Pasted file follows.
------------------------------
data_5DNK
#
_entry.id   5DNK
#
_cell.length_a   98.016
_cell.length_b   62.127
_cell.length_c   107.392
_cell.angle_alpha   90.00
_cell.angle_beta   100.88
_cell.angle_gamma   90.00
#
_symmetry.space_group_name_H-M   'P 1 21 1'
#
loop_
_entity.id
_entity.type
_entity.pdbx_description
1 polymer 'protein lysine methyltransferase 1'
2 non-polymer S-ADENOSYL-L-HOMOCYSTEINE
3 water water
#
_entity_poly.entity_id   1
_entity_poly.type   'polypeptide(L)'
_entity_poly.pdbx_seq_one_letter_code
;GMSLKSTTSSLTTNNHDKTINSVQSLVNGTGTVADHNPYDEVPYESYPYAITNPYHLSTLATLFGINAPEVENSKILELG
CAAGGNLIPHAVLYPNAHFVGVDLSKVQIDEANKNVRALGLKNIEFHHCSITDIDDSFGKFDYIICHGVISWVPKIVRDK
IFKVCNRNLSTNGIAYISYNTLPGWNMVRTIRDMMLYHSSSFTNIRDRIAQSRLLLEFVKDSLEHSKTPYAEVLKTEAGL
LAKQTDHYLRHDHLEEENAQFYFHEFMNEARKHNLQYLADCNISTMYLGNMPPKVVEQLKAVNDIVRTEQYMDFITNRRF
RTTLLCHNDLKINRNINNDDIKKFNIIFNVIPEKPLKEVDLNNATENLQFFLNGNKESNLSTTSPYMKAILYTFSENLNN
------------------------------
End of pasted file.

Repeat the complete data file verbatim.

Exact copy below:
data_5DNK
#
_entry.id   5DNK
#
_cell.length_a   98.016
_cell.length_b   62.127
_cell.length_c   107.392
_cell.angle_alpha   90.00
_cell.angle_beta   100.88
_cell.angle_gamma   90.00
#
_symmetry.space_group_name_H-M   'P 1 21 1'
#
loop_
_entity.id
_entity.type
_entity.pdbx_description
1 polymer 'protein lysine methyltransferase 1'
2 non-polymer S-ADENOSYL-L-HOMOCYSTEINE
3 water water
#
_entity_poly.entity_id   1
_entity_poly.type   'polypeptide(L)'
_entity_poly.pdbx_seq_one_letter_code
;GMSLKSTTSSLTTNNHDKTINSVQSLVNGTGTVADHNPYDEVPYESYPYAITNPYHLSTLATLFGINAPEVENSKILELG
CAAGGNLIPHAVLYPNAHFVGVDLSKVQIDEANKNVRALGLKNIEFHHCSITDIDDSFGKFDYIICHGVISWVPKIVRDK
IFKVCNRNLSTNGIAYISYNTLPGWNMVRTIRDMMLYHSSSFTNIRDRIAQSRLLLEFVKDSLEHSKTPYAEVLKTEAGL
LAKQTDHYLRHDHLEEENAQFYFHEFMNEARKHNLQYLADCNISTMYLGNMPPKVVEQLKAVNDIVRTEQYMDFITNRRF
RTTLLCHNDLKINRNINNDDIKKFNIIFNVIPEKPLKEVDLNNATENLQFFLNGNKESNLSTTSPYMKAILYTFSENLNN